Primary care practice still fails to diagnose HIV patients from high-risk groups or with symptomatic acute infection

Simon Collins, HIV i-Base

Fiona Burns from the Royal Free and UCL Medical School presented results from a survey of almost 290 recently diagnosed African patients, attending 14 London HIV clinics, between April 2004 and February 2006.

The purpose of the self-completed surveys, which were linked to medical records, was to identify whether opportunities for an earlier diagnosis in African patients could be established.

236 questionnaires were completed (82% response rate). 66% of respondents were women and 34% were men. These patients were from high risk group, with over 70% coming from countries with an HIV prevalence of over 15%, almost 80% were aged between 25 and 44, and with just of half having advanced HIV (CD4 <200 cells/mm3 or an AIDS-defining illness) at the time of diagnosis.

These individuals were also accessing NHS care with a high level of GP services: 85% had been registered with a GP for a medium time of 3 years, and 75% saw their GP within the 2 years prior to diagnosis, most commonly for flu or chest infection. In the year prior to diagnosis 70% saw their GP for a medium of two visits (range 1–18).

It is a concern that HIV testing was raised by a GP with only 16% of participants in the survey, despite a demography that should have alerted doctors to consider HIV, irrespective of health.

The authors concluded that work with primary care services is required to understand and overcome the barriers to discussing HIV infection for this, and all, populations.

A second study, presented by Darshan Sudarshi from Brighton, looked at how frequently primary HIV infection (PHI) had been identified in patients presenting with symptoms of acute seroconversion prior to their HIV diagnosis, both in primary care and GUM settings.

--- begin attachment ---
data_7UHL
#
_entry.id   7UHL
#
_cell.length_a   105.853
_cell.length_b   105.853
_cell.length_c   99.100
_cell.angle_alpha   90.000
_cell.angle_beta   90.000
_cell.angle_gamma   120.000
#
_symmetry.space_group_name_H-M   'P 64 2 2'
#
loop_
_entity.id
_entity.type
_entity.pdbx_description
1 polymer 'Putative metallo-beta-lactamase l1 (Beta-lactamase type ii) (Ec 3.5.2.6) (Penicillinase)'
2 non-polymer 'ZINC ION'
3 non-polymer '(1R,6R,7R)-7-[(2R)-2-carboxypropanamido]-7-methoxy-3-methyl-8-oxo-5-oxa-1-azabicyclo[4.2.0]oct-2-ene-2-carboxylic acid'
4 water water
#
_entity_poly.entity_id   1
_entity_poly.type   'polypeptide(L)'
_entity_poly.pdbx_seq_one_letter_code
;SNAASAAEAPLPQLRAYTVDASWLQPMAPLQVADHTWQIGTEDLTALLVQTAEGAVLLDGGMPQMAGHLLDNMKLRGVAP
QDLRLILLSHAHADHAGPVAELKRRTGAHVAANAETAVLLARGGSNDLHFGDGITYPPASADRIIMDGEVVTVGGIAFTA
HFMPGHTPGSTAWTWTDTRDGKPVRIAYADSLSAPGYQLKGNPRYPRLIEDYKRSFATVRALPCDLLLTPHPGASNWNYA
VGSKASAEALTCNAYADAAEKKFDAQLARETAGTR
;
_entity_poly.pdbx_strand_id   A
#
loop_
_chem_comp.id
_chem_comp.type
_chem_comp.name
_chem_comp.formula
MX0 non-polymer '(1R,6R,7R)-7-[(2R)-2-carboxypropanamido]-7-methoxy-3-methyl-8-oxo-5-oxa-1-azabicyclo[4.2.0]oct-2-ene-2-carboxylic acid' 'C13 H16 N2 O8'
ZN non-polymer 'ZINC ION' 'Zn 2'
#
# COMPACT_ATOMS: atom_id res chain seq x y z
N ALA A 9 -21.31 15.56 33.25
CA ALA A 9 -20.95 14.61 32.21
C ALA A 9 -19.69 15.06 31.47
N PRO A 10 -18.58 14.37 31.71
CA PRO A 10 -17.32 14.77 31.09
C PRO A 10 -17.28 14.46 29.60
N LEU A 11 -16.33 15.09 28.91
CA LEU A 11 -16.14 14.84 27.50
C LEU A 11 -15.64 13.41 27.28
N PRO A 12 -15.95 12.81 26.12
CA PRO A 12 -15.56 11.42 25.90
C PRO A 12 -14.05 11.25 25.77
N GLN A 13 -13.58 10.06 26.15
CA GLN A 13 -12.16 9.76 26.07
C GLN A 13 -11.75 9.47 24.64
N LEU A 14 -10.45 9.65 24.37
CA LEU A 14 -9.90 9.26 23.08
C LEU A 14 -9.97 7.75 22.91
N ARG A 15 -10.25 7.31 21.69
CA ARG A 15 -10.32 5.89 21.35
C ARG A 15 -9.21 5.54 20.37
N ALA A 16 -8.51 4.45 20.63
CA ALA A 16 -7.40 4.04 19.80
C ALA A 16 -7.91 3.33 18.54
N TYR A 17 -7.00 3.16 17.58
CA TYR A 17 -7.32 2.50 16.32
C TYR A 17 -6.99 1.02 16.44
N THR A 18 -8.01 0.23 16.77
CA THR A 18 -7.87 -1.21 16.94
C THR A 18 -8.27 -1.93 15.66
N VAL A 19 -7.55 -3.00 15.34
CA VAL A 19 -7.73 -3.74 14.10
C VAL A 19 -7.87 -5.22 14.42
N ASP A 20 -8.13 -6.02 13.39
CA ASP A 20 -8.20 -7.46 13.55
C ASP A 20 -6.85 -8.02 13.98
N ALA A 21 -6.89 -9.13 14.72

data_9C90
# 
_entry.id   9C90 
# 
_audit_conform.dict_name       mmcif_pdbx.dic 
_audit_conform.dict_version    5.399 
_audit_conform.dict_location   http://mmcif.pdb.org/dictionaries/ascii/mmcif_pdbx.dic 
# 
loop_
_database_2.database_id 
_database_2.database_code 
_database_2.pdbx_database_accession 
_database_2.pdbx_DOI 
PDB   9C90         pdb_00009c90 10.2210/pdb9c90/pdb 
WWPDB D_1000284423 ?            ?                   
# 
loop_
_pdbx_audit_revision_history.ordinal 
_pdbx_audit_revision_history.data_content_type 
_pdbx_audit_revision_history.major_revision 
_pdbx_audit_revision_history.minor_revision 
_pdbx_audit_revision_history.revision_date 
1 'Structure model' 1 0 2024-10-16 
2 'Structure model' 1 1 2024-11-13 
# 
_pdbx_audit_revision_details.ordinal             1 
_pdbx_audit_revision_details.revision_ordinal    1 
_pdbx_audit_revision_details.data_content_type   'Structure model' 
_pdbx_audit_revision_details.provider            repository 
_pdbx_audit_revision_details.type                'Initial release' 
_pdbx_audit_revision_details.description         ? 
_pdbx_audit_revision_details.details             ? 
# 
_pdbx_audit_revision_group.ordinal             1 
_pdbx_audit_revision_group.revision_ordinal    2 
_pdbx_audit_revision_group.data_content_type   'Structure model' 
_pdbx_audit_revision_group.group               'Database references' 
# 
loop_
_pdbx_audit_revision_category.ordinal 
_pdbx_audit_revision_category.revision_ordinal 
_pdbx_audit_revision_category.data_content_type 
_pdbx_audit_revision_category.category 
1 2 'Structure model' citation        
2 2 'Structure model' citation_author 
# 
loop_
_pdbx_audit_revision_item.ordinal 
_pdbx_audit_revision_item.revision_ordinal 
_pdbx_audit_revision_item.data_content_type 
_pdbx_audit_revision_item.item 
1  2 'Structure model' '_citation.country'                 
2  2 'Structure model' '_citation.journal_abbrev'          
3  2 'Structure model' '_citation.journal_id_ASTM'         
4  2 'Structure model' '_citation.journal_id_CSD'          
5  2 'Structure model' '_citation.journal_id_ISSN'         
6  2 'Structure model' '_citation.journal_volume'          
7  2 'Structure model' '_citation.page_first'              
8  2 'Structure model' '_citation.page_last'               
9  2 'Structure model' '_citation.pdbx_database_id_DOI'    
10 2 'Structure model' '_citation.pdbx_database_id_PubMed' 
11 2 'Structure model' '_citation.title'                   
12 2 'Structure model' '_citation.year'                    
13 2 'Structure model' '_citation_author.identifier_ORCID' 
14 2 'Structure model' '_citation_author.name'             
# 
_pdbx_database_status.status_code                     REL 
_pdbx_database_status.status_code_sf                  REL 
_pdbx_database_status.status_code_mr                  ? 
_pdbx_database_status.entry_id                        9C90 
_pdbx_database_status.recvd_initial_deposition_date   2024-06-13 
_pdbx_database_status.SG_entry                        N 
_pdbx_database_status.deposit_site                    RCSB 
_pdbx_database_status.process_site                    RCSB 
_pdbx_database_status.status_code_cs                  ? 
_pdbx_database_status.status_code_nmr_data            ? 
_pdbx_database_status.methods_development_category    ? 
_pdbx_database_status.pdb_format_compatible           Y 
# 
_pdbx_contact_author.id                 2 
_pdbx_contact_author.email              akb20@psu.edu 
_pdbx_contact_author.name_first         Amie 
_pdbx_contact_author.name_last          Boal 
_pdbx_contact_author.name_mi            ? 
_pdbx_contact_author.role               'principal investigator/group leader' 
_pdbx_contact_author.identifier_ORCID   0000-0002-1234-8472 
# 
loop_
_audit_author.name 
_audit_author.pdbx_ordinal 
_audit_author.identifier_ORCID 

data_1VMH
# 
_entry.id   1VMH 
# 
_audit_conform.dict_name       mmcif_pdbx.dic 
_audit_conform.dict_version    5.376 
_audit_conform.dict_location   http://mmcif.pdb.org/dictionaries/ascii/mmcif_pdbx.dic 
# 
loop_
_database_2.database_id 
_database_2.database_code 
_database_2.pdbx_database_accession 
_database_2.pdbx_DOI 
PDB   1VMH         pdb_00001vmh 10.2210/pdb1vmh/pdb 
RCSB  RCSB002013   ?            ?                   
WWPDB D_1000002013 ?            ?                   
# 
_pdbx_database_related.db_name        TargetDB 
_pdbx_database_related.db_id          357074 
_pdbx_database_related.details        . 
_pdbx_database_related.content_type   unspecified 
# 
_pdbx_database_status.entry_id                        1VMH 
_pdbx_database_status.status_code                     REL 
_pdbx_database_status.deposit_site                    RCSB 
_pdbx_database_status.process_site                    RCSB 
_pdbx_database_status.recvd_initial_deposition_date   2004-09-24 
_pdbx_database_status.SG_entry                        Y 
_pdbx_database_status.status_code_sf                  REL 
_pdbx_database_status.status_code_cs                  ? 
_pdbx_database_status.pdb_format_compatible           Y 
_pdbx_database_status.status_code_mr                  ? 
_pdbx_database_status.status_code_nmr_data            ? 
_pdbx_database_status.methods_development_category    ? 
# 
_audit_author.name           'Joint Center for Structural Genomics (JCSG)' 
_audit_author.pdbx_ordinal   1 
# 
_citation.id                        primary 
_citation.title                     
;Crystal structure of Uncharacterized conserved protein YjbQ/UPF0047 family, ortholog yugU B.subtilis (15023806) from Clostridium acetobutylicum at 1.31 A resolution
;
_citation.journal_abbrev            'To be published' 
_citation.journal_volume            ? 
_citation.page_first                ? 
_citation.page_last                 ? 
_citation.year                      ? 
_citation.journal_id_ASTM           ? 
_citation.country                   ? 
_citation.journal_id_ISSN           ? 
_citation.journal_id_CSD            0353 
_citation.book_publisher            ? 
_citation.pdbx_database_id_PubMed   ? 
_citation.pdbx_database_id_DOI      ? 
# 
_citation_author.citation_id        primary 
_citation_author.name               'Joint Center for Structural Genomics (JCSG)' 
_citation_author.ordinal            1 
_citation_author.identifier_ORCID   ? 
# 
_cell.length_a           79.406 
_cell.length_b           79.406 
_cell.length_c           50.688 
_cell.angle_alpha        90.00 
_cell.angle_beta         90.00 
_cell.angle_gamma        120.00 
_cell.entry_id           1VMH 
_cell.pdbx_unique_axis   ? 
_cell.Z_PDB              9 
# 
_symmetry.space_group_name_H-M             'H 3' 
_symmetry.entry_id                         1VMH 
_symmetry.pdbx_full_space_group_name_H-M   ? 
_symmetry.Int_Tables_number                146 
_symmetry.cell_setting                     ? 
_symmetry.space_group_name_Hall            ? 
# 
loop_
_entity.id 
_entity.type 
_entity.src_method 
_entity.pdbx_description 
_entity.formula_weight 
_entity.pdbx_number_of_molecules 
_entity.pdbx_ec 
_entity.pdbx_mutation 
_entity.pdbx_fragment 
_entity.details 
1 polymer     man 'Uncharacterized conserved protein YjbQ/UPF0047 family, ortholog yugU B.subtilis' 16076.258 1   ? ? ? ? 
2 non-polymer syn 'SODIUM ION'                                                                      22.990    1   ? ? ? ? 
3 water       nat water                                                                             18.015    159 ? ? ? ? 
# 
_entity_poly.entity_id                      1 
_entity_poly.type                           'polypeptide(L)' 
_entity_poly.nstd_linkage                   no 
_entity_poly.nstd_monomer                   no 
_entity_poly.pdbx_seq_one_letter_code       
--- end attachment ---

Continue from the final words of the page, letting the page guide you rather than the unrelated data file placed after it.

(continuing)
Of the 119 individuals who were diagnosed with PHI between 2003 and 2005, clinical notes were available for 102 patients (99 male, 88 MSM). Symptoms (recorded prospectively) and previous presentation to other healthcare providers were obtained from GUM clinic notes and laboratory records (a single laboratory performs all HIV tests in Brighton).

Just over half of the 71 patients, where previous symptoms had been recorded, had not presented to a healthcare provider while symptomatic.

Of the 38 patients who did seek care, 22 were diagnosed with PHI at first presentation (14 in GUM, eight non-GUM settings).

The 15 patients where PHI was missed at first presentation were all non-GUM settings.

In their conclusions the researchers raised the public health risk associated with undiagnosed HIV during PHI, and the related risk of further onward transmission.

It is important that this study recorded that only half of individuals sought any medical care, but also that almost 60% of symptomatic presentations in primary care setting (15/23) were missed by those doctors.


Earlier diagnosis generally translates to reduction in HIV-related morbidity and mortality and better response rate to treatment. Levels of awareness in this sample of patients accessing London GPs, where HIV awareness should be amongst the highest, is worrying, especially given the financial pressure on HIV clinics to restrict medical care and treatment that is only directly related to HIV, and for HIV-positive patients to access primary care services more routinely.

Almost 60% of symptomatic primary HIV patients in primary care setting in Brighton and East Sussex (15/23) were missed on first presentation for medical care, however, eight cases were diagnosed. Brighton Hospital runs a GP training course that includes ‘how to spot seroconversion’ that has anecdotally pickled up additional cases.


  1. Burns F, Johnson A, Nazroo J et al. Could primary care be doing more? Oral abstract O29.
  2. Sudarshi D, Pao D, Homer G et al. Missed opportunities for diagnosing acute seroconversion illness. Oral abstract O31.

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